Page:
Thursday, April 9, 2009

I've been so verklempt and generally out-of-commission mentally and emotionally lately that I totally spaced on the 15-year anniversary of Kurt Cobain's death this week. I seriously can't believe that I forgot this year.

Two years ago I had a radio show scheduled on the day of his death, so I got my rotations all out of the way early on in the show and then played nothing but Nirvana, no breaks, no commentary, for the next 30 or 40 minutes, or however long it ended up being. I think my follow-up hosts were a little late that day, for which I was grateful, since I got to play even more.

I think the ten-year anniversary was the day I wore all black to school. I got some strange looks, since it's not something I usually did. When I explained, a lot of my classmates didn't even know who Kurt Cobain was, which kind of made me want to tear my hair out, to be honest.

I guess it just goes to show how far removed from him I've gotten that I didn't even remember his death this year - it wasn't till I was on the phone with my mom earlier and she told me about hearing it on the radio (and talking about the "27 club" in conjunction with that), that I remembered. Back in my really, really dark days, he was this weird symbol to me that held stronger significance than I've ever been able to explain or even understand. It was more than the music, more than the icon - something about him struck something in my young, depressed, anxiety-ridden, severely sleep-deprived self that felt a personal connection and held on tight.

I still have that, to some degree. There aren't many people in my generation who have such a closeness with him, which gives me a kind of protectiveness and possessiveness about him, a kind of appropriation of him as my own. My mom and I were watching something on the greatest hard rock songs of all time (why, I'm not sure; it was probably a lazy Sunday night or something), and "Smells Like Teen Spirit" was, of course, #2 or #3 or something. And all these 80s hair-metal guys were talking about how great Kurt was, and all I could think was, "You know what, fuck you. He couldn't stand you, and you couldn't stand him right back." And who could blame them? This bratty, scrawny little upstart who invalidated everything on which they had made their fortunes and had been playing all these years?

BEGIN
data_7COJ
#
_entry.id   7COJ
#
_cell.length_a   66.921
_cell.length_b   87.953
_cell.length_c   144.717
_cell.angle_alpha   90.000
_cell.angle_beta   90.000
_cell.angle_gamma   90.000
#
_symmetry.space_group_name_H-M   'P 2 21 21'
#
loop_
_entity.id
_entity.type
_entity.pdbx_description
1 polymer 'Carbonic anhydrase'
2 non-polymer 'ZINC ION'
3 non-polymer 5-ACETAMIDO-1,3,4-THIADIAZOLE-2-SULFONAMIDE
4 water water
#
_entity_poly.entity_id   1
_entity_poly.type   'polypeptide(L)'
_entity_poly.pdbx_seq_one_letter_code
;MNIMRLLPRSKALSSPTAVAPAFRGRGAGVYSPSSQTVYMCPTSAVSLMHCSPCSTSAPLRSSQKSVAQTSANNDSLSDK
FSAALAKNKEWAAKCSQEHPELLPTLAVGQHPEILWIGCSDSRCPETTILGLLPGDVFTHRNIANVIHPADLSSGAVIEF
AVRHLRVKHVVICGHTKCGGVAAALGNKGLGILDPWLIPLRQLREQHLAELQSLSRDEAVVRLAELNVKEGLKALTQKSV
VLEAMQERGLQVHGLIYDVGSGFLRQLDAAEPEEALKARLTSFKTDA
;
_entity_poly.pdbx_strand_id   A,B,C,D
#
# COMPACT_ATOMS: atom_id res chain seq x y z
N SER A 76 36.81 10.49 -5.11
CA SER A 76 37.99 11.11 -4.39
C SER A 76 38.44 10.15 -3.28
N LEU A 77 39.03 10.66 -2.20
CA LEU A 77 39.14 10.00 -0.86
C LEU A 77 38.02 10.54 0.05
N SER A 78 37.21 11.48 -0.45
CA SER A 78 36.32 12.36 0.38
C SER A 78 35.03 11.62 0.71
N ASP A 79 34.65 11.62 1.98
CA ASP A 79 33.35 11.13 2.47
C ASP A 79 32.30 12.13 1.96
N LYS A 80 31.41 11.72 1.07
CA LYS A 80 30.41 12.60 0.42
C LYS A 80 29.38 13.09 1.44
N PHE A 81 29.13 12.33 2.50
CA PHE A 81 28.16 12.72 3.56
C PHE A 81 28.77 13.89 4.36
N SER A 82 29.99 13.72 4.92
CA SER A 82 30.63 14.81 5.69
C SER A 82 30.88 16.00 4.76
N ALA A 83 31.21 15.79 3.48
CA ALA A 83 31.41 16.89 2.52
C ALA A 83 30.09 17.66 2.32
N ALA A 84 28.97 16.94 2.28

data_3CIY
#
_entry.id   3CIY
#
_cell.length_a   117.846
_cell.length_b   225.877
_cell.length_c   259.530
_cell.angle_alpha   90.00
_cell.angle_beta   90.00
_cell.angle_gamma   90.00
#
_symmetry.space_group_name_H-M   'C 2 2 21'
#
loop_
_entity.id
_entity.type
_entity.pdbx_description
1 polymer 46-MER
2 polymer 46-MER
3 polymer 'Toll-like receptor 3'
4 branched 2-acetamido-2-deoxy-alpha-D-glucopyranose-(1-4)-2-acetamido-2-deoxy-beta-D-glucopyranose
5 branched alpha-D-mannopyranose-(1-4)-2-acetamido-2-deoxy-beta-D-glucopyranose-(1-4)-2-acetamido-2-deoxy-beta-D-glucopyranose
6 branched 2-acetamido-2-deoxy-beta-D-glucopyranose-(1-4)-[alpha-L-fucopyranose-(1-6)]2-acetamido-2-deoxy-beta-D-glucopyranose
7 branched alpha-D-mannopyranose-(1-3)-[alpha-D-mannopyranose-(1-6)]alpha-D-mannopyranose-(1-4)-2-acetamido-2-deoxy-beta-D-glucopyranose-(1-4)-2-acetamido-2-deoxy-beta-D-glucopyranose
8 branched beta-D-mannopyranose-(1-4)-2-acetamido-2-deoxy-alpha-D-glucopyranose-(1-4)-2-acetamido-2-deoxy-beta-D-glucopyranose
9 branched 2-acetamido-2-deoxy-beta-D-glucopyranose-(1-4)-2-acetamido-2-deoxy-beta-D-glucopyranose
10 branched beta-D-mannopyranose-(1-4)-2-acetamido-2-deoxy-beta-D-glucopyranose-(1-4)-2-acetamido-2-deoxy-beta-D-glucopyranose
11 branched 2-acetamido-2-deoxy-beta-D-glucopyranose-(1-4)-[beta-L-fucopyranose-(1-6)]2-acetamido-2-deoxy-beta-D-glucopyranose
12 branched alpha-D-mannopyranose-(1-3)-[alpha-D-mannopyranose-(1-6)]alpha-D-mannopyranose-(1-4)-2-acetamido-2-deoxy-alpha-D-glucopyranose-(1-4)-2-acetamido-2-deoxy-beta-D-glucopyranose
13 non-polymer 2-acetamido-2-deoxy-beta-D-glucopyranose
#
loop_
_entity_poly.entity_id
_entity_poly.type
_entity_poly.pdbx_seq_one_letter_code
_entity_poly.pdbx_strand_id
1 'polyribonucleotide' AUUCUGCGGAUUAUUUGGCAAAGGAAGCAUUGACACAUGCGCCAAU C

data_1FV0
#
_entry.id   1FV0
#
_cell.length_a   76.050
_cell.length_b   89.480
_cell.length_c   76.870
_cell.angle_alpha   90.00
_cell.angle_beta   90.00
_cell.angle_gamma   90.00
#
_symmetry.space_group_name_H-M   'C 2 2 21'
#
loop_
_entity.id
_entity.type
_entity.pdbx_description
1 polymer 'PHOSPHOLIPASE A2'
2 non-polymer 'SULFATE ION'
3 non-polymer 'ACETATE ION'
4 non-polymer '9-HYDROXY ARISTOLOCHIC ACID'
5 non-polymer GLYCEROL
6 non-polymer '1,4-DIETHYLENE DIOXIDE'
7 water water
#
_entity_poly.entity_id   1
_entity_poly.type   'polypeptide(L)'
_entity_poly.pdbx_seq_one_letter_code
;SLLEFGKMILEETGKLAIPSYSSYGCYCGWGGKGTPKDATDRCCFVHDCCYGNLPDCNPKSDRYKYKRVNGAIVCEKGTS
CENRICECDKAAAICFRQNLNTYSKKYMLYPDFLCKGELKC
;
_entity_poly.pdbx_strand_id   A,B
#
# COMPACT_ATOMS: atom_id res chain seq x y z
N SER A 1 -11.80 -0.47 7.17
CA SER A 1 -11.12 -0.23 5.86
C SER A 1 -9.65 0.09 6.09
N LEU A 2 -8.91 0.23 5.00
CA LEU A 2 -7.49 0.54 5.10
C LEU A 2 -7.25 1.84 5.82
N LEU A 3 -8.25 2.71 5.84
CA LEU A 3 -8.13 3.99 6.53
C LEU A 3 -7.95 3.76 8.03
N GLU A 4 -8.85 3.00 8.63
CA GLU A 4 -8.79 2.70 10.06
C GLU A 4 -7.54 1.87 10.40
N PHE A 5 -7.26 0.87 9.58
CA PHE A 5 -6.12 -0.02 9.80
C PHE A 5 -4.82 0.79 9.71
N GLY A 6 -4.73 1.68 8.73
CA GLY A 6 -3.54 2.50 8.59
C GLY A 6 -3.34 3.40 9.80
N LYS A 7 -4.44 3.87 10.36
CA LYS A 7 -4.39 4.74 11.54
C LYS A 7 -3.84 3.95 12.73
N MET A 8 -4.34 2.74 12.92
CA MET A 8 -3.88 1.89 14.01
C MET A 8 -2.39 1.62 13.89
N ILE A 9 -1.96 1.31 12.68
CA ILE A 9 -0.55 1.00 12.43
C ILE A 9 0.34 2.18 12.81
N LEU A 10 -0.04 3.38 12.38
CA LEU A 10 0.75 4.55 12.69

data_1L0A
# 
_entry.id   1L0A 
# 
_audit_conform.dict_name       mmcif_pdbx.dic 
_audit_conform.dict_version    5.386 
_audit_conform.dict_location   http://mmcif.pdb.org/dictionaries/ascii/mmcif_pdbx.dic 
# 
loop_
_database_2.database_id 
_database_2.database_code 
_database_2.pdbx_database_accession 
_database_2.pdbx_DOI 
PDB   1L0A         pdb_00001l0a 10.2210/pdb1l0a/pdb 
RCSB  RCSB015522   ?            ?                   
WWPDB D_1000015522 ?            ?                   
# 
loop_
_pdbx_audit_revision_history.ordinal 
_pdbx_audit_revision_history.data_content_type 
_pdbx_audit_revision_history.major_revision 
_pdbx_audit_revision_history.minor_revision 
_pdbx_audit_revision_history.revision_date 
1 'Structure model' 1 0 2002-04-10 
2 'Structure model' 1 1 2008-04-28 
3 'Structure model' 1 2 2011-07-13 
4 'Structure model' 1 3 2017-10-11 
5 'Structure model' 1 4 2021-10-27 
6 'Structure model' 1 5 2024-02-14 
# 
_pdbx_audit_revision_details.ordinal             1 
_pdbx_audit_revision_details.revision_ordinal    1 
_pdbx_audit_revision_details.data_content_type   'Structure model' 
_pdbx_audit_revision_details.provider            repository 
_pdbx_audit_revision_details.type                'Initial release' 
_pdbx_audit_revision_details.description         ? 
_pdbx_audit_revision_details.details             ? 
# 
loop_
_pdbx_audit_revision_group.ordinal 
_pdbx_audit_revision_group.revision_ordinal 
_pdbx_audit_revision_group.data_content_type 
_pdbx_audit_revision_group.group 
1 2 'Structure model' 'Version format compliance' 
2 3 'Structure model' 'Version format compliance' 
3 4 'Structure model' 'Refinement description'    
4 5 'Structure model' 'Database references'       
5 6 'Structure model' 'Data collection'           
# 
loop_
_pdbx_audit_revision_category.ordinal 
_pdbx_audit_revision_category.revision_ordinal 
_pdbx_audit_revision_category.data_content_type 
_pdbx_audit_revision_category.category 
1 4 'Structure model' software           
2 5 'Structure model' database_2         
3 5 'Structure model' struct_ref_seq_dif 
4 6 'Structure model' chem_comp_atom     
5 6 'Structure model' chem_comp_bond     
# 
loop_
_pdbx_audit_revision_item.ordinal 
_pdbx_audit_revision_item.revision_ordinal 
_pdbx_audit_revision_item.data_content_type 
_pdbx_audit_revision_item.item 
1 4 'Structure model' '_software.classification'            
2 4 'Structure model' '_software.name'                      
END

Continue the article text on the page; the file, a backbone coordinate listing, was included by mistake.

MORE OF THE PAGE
The truth is that there are so many facets to the image and icon that is Kurt Cobain, and the truth is that I don't just love the one of the tortured artist. I love the bratty snot-nosed punk that he was, too, with the childish lyrics he wrote early on and his obsession with bodily functions (seriously, it's kind of creepy.) The husband and father that he struggled to be in his past years, the scared and uncertain kid that he was early on. And the part of him that was conscious of all the fabrication and reveled in creating it; the part that wanted to be famous, god damn it, and the part that hated it. I connected with all of it, and I still do. Even though I don't need him anymore. Not the way I used to.



  1. I spaced too. We were eating dinner and watching the stupid CTV if-it-bleeds-it-leads news, and Mr. Lothere casually mentioned "Gee we should have listened to [music-related radio show on French radio] instead, it was all about Kurt Cobain." *jawdrop* *cry*

    I remember the day back in high school when I was lying on my bed quilt writing or reading something, listening to the radio with my record-button-pressing finger at the ready (cassettes baby!!), and the local rural-Ohio radio station played "Smells Like Teen Spirit" for the first time. *jawdrop* *rewind-play-rewind-play*

    I suppose it was necessarily the moment at which they had become mainstream, but I remember thinking that music had forever changed that day. Certainly it defined the entire rest of my own personal high-school-years soundtrack. *cry*

  2. Poor dead Kurt. *sniffle*

    It's true, they had such a massive impact. Whether or not they had "sold out" - whether or not they were the band that "deserved" to be the face and sound of grunge - whether or not Kurt Cobain was "worthy" of the fame he got - there's no doubt that they had a huge, huge impact. And the grunge era is probably the last time that we had (or will ever have) true larger-than-life rock stars. Which is really kind of sad.

  3. Wow, do you really think so? I know you're studying history of rock and so on. ;-) But I wonder what has changed to cause the larger-than-life rock star to go extinct? I'm trying to think of reasons here in case I ever had to BS my way through a history of rock final exam. I actually came up with a few, and any one of them would signify a depressing evolution of our culture. :-(